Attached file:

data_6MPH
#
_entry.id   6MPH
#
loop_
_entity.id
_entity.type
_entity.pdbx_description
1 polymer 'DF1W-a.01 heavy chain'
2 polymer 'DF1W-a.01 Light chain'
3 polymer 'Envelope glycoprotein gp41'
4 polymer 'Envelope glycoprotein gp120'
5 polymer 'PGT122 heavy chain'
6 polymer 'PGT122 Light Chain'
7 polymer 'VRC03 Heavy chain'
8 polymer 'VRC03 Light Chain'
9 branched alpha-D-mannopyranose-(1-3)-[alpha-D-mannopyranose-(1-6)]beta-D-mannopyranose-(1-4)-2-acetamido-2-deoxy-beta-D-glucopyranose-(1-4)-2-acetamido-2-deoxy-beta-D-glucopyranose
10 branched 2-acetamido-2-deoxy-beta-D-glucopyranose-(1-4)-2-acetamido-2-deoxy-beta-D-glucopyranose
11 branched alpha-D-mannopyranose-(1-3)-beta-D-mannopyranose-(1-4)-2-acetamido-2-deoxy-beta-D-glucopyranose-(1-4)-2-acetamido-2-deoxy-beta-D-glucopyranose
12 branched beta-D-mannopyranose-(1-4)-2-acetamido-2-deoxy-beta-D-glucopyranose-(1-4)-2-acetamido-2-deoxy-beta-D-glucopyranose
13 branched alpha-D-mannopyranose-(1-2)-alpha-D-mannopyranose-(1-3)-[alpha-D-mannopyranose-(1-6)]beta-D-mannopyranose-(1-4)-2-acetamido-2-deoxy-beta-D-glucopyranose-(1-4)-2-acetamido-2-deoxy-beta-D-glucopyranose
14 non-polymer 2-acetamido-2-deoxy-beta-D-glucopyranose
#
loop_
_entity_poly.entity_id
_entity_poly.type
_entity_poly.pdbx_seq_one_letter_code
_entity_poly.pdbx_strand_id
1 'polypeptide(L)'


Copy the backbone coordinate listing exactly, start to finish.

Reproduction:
data_6MPH
#
_entry.id   6MPH
#
loop_
_entity.id
_entity.type
_entity.pdbx_description
1 polymer 'DF1W-a.01 heavy chain'
2 polymer 'DF1W-a.01 Light chain'
3 polymer 'Envelope glycoprotein gp41'
4 polymer 'Envelope glycoprotein gp120'
5 polymer 'PGT122 heavy chain'
6 polymer 'PGT122 Light Chain'
7 polymer 'VRC03 Heavy chain'
8 polymer 'VRC03 Light Chain'
9 branched alpha-D-mannopyranose-(1-3)-[alpha-D-mannopyranose-(1-6)]beta-D-mannopyranose-(1-4)-2-acetamido-2-deoxy-beta-D-glucopyranose-(1-4)-2-acetamido-2-deoxy-beta-D-glucopyranose
10 branched 2-acetamido-2-deoxy-beta-D-glucopyranose-(1-4)-2-acetamido-2-deoxy-beta-D-glucopyranose
11 branched alpha-D-mannopyranose-(1-3)-beta-D-mannopyranose-(1-4)-2-acetamido-2-deoxy-beta-D-glucopyranose-(1-4)-2-acetamido-2-deoxy-beta-D-glucopyranose
12 branched beta-D-mannopyranose-(1-4)-2-acetamido-2-deoxy-beta-D-glucopyranose-(1-4)-2-acetamido-2-deoxy-beta-D-glucopyranose
13 branched alpha-D-mannopyranose-(1-2)-alpha-D-mannopyranose-(1-3)-[alpha-D-mannopyranose-(1-6)]beta-D-mannopyranose-(1-4)-2-acetamido-2-deoxy-beta-D-glucopyranose-(1-4)-2-acetamido-2-deoxy-beta-D-glucopyranose
14 non-polymer 2-acetamido-2-deoxy-beta-D-glucopyranose
#
loop_
_entity_poly.entity_id
_entity_poly.type
_entity_poly.pdbx_seq_one_letter_code
_entity_poly.pdbx_strand_id
1 'polypeptide(L)'